Fortnite has been caught in a crossfire of its own making, and it’s becoming apparent that there's a growing disconnect between the creators of Fortnite and its players. As these issues are continually left to fester, that disconnect might be approaching a breaking point.
Fortnite Crossover Fever
Fortnite has been no stranger to crossover content, but lately fans feel like the crossovers are more common and get more attention than original Fortnite content. At a certain point, it starts to feel like Fortnite no longer has an identity of its own and would rather spend time chasing trends.
What may have at one point felt like an organic way for Fortnite to involve itself in popular culture has started to feel more and more like a cash grab at the expense of players. Let’s look at it from a few perspectives to understand why these crossovers happen, and why they might not be the best for the future of Fortnite.
Epic sells a product
One of the ways to look at this kind of content is from Epic’s perspective. These crossovers serve multiple purposes. First off, they work as marketing. Fortnite can run ads and generate excitement for a new season while also reaching out to new players who might not have played the game yet.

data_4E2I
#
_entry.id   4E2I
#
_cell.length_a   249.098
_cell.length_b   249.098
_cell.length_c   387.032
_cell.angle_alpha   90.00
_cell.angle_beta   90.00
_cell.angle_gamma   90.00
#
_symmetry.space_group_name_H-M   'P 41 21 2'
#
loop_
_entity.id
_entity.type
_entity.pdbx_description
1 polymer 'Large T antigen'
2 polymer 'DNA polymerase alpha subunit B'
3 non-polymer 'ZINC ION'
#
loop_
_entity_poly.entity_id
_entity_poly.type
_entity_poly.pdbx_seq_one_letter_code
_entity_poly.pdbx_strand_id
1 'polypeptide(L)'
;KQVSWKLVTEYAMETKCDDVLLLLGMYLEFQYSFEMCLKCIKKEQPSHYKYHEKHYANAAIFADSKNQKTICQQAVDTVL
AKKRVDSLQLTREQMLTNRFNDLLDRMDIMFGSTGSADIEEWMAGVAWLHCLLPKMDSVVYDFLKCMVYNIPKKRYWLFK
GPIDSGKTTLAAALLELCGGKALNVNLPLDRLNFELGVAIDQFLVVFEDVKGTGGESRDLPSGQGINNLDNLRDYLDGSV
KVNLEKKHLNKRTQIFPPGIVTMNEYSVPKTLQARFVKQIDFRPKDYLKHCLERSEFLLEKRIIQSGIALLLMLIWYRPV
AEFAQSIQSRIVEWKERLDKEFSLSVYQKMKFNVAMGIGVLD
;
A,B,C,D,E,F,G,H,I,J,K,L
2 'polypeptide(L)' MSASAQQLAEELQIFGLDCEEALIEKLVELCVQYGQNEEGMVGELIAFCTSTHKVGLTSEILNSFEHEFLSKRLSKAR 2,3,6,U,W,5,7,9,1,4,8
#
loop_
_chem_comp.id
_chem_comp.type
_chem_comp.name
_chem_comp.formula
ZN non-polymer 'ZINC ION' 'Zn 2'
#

Because Fortnite is a free to play game, it relies on a constantly growing playerbase to maintain its position as the most profitable game in the world.
The other thing to consider is that Fortnite is large enough that outsiders are likely approaching Epic Games for these crossovers. It would be hard to imagine that Marvel could need help marketing its content, but by having Fortnite function as its marketing arm, Marvel stands to benefit as well.
Effectively, these crossover events are ways that Epic can sell Fortnite twice: once to the players looking for a game and once to the advertisers looking for ad space. The fact that Fortnite is able to get its community excited for advertisement shows how effective marketing in an interactive medium can be.
Fortnite isn’t their only product
However, advertising space is only as valuable as the number of people expected to see it. In this way, Epic might be selling Fortnite to you, but it’s not selling Fortnite to Marvel. What they are really selling is their community.
Epic sells its game to the players, its players to the advertisers, and then uses its advertisers to market the game. This cycle worked for a long time to their advantage, and wouldn’t be a problem itself, except that the Fortnite community is starting to become exhausted with it.
When Fortnite announced that its newest season would be Marvel-themed, the response wasn’t one of uniform excitement but more of a collective groan. Players don’t want to be sold a shoddy game just because it has Iron Man in it. They just want to play something fun.
Many are beginning to feel like Epic cares more about its crossover events than it does about its game, and if Epic doesn’t do something to address that soon, Fortnite might continue to fall.